There are many supplements and other sleep-aids available to help you get a good night's ZZZZs. Melatonin is one such supplement. Easily available and relatively inexpensive, melatonin is critical to getting a deep night's slumber. And most of us understand the importance of a deep, restorative sleep. Turns out that melatonin is much more than a sleep aid. It's also a potent antioxidant that also:
1) Helps with brain regeneration and neuroplasticity (that means you can learn new things faster and more easily)
2) Helps prevent aging
3) Helps prevent Alzheimer's and Parkinson's diseases
4) Helps prevents and reduce glaucoma and tinnitus (ringing in the ears)
5) May prevent cancer and diabetes
6) Reduces blood pressure and protects the heart
7) Reduces inflammation
8) Promotes health immune function
And much more.
So what is this miracle substance? Melatonin is a hormone derived from the amino acid tryptophan and the neurotransmitter serotonin. Produced in the pineal gland, it is a major factor in one's ability to fall, and stay, asleep. With all these important health benefits, it makes sense to supplement with melatonin, right? Maybe not.
Turns out that supplemental melatonin may have detrimental side effects, without much benefit. The first issue is that taking an external source of a critical hormone may signal your body to stop producing its own, as well as interrupt the normal cascade or flow of hormones you body is exquisitely equipped to make for itself. Some users report next-day grogginess after using melatonin. And taking melatonin is contraindicated for people taking medications for:
Bleeding and Clotting Disorders
High Blood pressure
(As a side note, supplements are not regulated and many supplements may not contain what their label says they contain. This is a much bigger problem than can be addressed in this article, but look for a more detailed article coming soon...)
So how can you increase your own body's production of melatonin, naturally? I'm glad you asked!
1) Eliminate blue light after sundown. Blue light from electronic devices severely decreases melatonin production. Turn off the screens at least an hour before bed time. Make a plan to sleep 8 hours every night. Let’s say 10 pm to 6 am fits your schedule. Turn off all screens at 9 pm and cozy up with a good (relaxing!) book. Or do some light stretching and meditate. Write in your gratitude journal, trade foot rubs with your sweetie, or take a warm bath. Screen time not only disrupts melatonin production, it also makes our mind too active at a time when it should be winding down. And while there are blue-light blocking glasses and screen apps to reduce the blue light, I suggest you just turn off the screens and go to bed. Your body and mind will thank you.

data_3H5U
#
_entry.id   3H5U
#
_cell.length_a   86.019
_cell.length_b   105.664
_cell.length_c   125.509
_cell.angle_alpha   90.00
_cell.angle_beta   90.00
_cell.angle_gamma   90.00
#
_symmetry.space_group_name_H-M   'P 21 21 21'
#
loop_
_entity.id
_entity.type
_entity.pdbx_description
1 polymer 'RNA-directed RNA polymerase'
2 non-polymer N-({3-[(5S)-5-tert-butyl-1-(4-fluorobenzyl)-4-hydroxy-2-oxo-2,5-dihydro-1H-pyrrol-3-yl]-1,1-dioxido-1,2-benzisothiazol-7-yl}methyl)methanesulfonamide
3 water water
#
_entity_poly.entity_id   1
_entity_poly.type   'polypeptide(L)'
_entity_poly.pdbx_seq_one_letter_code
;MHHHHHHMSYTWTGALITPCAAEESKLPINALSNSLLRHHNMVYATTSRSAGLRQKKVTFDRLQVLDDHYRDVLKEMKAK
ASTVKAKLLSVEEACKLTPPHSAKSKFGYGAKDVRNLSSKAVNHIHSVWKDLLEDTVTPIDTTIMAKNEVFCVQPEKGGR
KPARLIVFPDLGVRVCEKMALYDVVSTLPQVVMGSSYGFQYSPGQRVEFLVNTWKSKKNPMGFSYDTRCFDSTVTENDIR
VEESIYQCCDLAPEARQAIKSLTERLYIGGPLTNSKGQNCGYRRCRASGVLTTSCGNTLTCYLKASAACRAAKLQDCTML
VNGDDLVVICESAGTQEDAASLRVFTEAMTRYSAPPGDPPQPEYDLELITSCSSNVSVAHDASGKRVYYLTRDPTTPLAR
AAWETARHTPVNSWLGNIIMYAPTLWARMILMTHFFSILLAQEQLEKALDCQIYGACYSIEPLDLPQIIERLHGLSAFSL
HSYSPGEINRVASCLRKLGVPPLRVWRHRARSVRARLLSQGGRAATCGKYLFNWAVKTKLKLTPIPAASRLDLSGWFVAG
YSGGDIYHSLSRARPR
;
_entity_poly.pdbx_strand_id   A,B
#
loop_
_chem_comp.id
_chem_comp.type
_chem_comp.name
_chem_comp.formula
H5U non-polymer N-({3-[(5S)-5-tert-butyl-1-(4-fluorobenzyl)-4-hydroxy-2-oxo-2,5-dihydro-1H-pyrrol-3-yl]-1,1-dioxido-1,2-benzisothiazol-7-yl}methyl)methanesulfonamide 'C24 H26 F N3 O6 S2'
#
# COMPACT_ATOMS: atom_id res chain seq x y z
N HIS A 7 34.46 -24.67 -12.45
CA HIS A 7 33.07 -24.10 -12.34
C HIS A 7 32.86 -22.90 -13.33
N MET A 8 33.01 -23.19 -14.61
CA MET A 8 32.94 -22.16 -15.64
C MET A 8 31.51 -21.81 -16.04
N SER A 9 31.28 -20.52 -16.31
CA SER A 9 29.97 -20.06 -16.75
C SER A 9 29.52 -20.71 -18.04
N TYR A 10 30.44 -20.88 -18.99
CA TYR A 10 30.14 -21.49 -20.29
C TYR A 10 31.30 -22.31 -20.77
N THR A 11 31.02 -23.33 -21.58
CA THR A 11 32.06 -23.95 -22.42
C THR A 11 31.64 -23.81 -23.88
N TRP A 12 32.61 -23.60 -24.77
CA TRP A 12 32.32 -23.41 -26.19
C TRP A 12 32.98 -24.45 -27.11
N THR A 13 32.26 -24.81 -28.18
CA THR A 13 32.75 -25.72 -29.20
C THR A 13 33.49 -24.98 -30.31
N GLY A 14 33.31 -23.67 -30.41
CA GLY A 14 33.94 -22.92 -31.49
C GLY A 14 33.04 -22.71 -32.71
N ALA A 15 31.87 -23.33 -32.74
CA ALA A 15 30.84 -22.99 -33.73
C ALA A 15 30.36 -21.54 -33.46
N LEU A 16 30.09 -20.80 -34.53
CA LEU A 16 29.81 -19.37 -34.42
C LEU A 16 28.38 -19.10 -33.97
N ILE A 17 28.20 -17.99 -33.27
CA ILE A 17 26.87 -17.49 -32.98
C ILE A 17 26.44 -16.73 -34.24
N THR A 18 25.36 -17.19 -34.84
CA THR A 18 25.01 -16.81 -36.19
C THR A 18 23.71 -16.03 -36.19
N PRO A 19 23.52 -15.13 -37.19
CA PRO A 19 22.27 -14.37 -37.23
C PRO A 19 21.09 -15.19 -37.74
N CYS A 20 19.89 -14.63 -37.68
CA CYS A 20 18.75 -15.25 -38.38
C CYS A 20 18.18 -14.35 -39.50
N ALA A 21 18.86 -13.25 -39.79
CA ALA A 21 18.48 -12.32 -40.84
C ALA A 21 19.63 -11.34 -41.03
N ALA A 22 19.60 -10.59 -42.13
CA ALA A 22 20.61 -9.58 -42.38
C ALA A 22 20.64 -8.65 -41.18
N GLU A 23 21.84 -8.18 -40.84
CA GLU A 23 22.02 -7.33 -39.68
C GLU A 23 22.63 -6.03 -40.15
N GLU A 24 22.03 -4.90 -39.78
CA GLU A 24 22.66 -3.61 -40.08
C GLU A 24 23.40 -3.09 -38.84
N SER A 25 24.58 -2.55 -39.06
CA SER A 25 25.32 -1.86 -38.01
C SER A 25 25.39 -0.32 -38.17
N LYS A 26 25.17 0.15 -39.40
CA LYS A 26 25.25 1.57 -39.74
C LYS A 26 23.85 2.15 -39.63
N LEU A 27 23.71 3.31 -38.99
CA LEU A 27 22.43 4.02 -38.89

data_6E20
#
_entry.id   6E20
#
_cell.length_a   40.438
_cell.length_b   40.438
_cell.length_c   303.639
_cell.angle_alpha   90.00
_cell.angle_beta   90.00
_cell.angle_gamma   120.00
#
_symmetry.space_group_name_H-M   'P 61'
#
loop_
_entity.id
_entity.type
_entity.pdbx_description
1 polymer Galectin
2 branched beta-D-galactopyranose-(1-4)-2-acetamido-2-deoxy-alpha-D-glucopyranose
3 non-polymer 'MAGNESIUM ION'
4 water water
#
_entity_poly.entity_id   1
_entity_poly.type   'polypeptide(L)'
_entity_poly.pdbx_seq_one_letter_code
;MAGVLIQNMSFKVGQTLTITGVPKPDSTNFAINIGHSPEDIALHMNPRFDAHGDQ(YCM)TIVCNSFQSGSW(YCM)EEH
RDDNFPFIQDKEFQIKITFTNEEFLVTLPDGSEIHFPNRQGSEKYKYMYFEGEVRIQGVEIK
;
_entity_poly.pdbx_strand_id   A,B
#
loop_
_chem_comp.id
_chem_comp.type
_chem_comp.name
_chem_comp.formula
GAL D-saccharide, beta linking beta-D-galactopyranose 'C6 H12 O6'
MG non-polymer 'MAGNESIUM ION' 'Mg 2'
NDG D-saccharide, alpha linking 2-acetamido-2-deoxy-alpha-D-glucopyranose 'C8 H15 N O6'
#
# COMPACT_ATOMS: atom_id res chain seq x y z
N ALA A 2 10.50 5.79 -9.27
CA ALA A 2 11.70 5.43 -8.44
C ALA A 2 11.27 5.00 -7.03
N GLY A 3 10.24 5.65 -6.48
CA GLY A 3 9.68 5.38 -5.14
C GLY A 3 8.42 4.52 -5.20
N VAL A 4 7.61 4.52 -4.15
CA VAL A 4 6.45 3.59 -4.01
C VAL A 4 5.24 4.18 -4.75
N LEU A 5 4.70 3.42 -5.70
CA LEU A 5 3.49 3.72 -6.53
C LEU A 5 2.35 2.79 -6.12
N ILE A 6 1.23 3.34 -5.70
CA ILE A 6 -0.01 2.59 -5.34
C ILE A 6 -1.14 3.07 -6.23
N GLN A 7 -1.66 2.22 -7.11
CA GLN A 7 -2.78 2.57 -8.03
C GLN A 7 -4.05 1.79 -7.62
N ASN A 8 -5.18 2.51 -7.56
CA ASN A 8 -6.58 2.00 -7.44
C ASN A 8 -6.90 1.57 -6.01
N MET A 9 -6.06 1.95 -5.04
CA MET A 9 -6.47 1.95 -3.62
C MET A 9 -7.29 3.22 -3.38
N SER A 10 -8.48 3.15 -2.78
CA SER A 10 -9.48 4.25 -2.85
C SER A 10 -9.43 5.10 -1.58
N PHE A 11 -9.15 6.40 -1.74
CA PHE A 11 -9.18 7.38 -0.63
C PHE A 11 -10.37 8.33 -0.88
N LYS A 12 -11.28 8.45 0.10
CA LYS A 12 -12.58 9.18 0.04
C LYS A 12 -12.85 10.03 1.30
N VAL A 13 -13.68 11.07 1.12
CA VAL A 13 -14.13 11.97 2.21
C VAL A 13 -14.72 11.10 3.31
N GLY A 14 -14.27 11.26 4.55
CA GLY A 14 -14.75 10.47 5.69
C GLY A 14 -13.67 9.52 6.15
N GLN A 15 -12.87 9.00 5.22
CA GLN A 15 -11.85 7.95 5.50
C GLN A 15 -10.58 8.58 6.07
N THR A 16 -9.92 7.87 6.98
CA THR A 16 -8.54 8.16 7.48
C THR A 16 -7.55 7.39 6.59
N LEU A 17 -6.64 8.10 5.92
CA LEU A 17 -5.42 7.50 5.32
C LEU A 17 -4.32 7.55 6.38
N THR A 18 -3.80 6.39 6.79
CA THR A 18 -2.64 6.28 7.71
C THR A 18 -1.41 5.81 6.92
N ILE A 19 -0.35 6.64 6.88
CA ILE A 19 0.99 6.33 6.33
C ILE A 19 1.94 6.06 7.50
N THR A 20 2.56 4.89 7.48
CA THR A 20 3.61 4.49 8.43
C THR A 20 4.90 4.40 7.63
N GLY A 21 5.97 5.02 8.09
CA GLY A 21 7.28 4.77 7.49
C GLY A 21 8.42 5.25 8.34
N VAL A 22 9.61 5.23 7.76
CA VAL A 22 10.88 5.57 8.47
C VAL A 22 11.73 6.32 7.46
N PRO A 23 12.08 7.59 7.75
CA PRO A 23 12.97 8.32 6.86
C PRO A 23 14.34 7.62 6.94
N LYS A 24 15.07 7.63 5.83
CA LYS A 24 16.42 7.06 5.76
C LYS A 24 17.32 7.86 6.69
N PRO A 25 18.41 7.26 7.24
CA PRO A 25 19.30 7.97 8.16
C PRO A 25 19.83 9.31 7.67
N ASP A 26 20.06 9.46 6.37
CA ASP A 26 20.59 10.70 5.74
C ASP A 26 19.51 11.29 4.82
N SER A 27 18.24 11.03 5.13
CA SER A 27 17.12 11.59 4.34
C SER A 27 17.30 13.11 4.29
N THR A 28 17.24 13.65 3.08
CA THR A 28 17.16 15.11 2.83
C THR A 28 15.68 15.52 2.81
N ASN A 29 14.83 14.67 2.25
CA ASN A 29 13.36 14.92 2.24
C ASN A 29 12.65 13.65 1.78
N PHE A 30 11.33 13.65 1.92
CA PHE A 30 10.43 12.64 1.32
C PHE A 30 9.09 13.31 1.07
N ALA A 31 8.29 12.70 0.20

2) Have a sleep routine. Going to bed and waking up at the same time every day (yes, even on weekends!) helps your body know when to pump out the melatonin.
3) Get outdoors every day, even if for only half an hour. Morning time is ideal for outdoor light exposure. Our bodies’ circadian rhythms, the body clock that tells us when to sleep, eat, wake up, make melatonin and regulates many other bodily processes, is set by things like sunlight and temperature. Most people spend a lot of time indoors, and don’t get enough bright light to help set their body clocks every day. We don’t get enough bright light exposure (ie, outdoors light) during the day and too much at night. Even a cloudy day is brighter, as measured in lumens, than indoor lighting. This lack of outdoor light throws off our melatonin production and throws our circadian rhythm into disarray. Get out at lunch time and take a walk – you get to move your body (exercise helps you produce melatonin too!) and get light to help keep your circadian rhythm humming.
4) Keep your room pitch black when sleeping. No night lights and no screens. Watch out for blinking lights or green “on” lights on all sorts of electronic devices, and cover them with a small piece of electrical tape. Better yet, get them all out of your bedroom, including phones. If you have an alarm clock, drape an old t-shirt or some other fabric over the digital numbers so the light doesn’t disturb your sleep, but the sound of the alarm will still wake you up. Use black-out curtains to keep outside light from leaking in.
5) Some medications can interrupt melatonin production. Non-steroidal anti-inflammatory (NSAIDs) such as ibuprofen and naproxen, beta blockers and calcium channel blockers used to treat high blood pressure, angina and other heart conditions, birth control hormones and hormone replacement therapy, and certain diuretics can all lower melatonin production. If you are taking any of these medications consult with your health care provider to discuss how they may be affecting your melatonin levels. Never stop any medications without talking to your health care provider first.